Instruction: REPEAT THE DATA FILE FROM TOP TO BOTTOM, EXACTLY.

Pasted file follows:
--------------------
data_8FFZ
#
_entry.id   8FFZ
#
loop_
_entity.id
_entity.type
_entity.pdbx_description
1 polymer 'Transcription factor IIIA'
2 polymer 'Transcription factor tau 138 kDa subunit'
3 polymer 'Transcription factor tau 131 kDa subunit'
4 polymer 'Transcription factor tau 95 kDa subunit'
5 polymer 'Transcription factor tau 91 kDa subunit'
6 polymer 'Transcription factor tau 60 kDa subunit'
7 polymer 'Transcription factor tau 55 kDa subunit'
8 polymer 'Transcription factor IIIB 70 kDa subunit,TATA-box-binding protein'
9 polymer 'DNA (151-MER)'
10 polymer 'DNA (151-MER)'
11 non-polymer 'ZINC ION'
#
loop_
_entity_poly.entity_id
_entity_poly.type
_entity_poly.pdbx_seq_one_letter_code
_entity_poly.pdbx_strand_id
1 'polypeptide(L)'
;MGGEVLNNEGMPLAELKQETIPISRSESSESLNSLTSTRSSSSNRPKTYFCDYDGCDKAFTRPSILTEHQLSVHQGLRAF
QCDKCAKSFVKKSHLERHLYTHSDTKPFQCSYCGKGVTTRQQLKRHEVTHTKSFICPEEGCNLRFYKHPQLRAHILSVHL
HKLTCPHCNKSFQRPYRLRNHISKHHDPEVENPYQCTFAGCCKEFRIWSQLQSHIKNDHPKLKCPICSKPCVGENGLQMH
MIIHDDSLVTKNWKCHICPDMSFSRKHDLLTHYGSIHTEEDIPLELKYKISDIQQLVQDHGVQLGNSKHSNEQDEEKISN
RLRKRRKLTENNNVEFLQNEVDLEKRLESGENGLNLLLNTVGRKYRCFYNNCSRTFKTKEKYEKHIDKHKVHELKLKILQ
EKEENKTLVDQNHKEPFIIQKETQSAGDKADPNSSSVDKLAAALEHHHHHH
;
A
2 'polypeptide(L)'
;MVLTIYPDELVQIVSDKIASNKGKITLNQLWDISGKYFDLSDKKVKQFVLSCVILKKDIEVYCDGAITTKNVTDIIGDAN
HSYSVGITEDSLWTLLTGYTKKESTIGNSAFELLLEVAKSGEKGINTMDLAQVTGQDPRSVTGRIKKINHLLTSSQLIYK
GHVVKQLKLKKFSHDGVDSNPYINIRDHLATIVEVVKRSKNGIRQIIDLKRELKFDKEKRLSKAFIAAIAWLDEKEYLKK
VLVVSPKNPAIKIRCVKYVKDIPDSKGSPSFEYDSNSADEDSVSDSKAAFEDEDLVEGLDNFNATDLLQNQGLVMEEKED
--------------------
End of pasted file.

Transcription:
data_8FFZ
#
_entry.id   8FFZ
#
loop_
_entity.id
_entity.type
_entity.pdbx_description
1 polymer 'Transcription factor IIIA'
2 polymer 'Transcription factor tau 138 kDa subunit'
3 polymer 'Transcription factor tau 131 kDa subunit'
4 polymer 'Transcription factor tau 95 kDa subunit'
5 polymer 'Transcription factor tau 91 kDa subunit'
6 polymer 'Transcription factor tau 60 kDa subunit'
7 polymer 'Transcription factor tau 55 kDa subunit'
8 polymer 'Transcription factor IIIB 70 kDa subunit,TATA-box-binding protein'
9 polymer 'DNA (151-MER)'
10 polymer 'DNA (151-MER)'
11 non-polymer 'ZINC ION'
#
loop_
_entity_poly.entity_id
_entity_poly.type
_entity_poly.pdbx_seq_one_letter_code
_entity_poly.pdbx_strand_id
1 'polypeptide(L)'
;MGGEVLNNEGMPLAELKQETIPISRSESSESLNSLTSTRSSSSNRPKTYFCDYDGCDKAFTRPSILTEHQLSVHQGLRAF
QCDKCAKSFVKKSHLERHLYTHSDTKPFQCSYCGKGVTTRQQLKRHEVTHTKSFICPEEGCNLRFYKHPQLRAHILSVHL
HKLTCPHCNKSFQRPYRLRNHISKHHDPEVENPYQCTFAGCCKEFRIWSQLQSHIKNDHPKLKCPICSKPCVGENGLQMH
MIIHDDSLVTKNWKCHICPDMSFSRKHDLLTHYGSIHTEEDIPLELKYKISDIQQLVQDHGVQLGNSKHSNEQDEEKISN
RLRKRRKLTENNNVEFLQNEVDLEKRLESGENGLNLLLNTVGRKYRCFYNNCSRTFKTKEKYEKHIDKHKVHELKLKILQ
EKEENKTLVDQNHKEPFIIQKETQSAGDKADPNSSSVDKLAAALEHHHHHH
;
A
2 'polypeptide(L)'
;MVLTIYPDELVQIVSDKIASNKGKITLNQLWDISGKYFDLSDKKVKQFVLSCVILKKDIEVYCDGAITTKNVTDIIGDAN
HSYSVGITEDSLWTLLTGYTKKESTIGNSAFELLLEVAKSGEKGINTMDLAQVTGQDPRSVTGRIKKINHLLTSSQLIYK
GHVVKQLKLKKFSHDGVDSNPYINIRDHLATIVEVVKRSKNGIRQIIDLKRELKFDKEKRLSKAFIAAIAWLDEKEYLKK
VLVVSPKNPAIKIRCVKYVKDIPDSKGSPSFEYDSNSADEDSVSDSKAAFEDEDLVEGLDNFNATDLLQNQGLVMEEKED